In all it appears that the post-1968 reforms as modified by the post-1980 reforms have not been lucky for the Democrats. The law of unintended consequences that often dogs reformers may be at work.

Open primaries, first introduced at the start of the last century, were a wonderful democratizing idea. But no one could foresee how, a century later, the primaries themselves would suffer the debasements of the general election—too much money required simply to enter the race, let alone win; too much media attention to personalities and too little to policies, principles and programs.

Certainly it was heartening after 1968 to see faces on the Democratic convention floor more representative of the variety of American voters. And most people do not yearn for the era of nominations made at 2 a.m. by the old (and white) boys in the smoke-filled rooms. Yet look at what the old system produced, contrasted with the new. In the 10 elections ending in 1968 the Democrats nominated Franklin D. Roosevelt four times, Harry Truman, Adlai Stevenson twice, John F. Kennedy, Lyndon Johnson and Hubert Humphrey. In the nine since then, McGovern, Carter twice, Walter Mondale, Bill Clinton twice, Gore and John Kerry. Whatever their individual virtues, it would be hard to argue that they represent a major improvement on those seven predecessors.

It does seem as if the arranged marriage between a system of popularly chosen committed delegates and a small but potentially decisive cadre of unpledged and unelected but highly experienced delegates has struck a snag. Whatever happens this November, thoughtful Democrats of all persuasions need to take another look, perhaps another stab, at reconciling the two—or expediting a divorce.


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By Conservative Yankee, May 10, 2008 at 7:07 am Link to this comment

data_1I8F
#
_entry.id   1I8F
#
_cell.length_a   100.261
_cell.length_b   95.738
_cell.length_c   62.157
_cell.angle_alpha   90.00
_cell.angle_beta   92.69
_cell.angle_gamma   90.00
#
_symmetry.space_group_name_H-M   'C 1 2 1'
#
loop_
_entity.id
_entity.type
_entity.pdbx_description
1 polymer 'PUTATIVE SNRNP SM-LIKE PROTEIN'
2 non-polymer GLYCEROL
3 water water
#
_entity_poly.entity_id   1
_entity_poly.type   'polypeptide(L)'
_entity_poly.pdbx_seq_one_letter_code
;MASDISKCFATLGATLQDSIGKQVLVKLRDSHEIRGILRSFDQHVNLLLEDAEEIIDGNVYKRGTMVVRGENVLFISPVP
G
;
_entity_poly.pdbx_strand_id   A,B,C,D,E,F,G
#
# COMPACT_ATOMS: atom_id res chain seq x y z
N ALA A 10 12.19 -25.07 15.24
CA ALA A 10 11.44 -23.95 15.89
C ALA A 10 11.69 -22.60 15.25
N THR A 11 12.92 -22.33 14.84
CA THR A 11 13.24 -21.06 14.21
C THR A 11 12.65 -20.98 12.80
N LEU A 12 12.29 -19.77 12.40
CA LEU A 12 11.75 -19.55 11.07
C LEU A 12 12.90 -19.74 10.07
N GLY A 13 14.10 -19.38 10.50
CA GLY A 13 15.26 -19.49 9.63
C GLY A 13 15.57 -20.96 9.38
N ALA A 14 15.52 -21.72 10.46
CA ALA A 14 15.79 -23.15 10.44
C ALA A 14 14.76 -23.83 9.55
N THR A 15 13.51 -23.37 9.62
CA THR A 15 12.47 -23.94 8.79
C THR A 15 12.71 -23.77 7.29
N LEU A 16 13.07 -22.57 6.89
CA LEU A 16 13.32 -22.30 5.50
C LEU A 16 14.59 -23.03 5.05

(Unregistered commenter)

The 80 election by any measure was a landslide for Reagan. Leave aside for a minute that the incumbent always has the advantage, Reagan took liberal bastions long thought solidly Democratic.
Carter took six States Reagan took 44. Carter received 49 electoral votes, Reagan got 489.(By contrast Barry Goldwater got 52 against LBJ’s 486.)  The only state in the heavily Democratic Northeast to vote for Carter was Rhode Island. The only State west of the Mississippi River to vote for Carter was Hawaii.
Popular vote   43,903,230   35,480,115
Percentage   50.7%    41.0%

Not only was this a “landslide” but it was a sea-change for the Democratic party.  They lost the Senate and many many house seats. Some Democrats blamed Carter for the Senate and house losses, because the notoriously anti-party Democrat conceded after the chips were down early in the evening, and before the polls in the Mountain States and the West were closed.  This resulted in the lowest vote tally in Hawaii’s history.

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By cyrena, May 9, 2008 at 5:44 pm Link to this comment

THANK YOU Jackpine Savage. I had this very same question myself.

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By cyrena, May 9, 2008 at 5:39 pm Link to this comment

I’m sure. This IS a description of our government…has been for years now.

(can’t blame it on the democrats either, aside from the ones who actually voted to put the Fascists in office).

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By jackpine savage, May 9, 2008 at 4:28 pm Link to this comment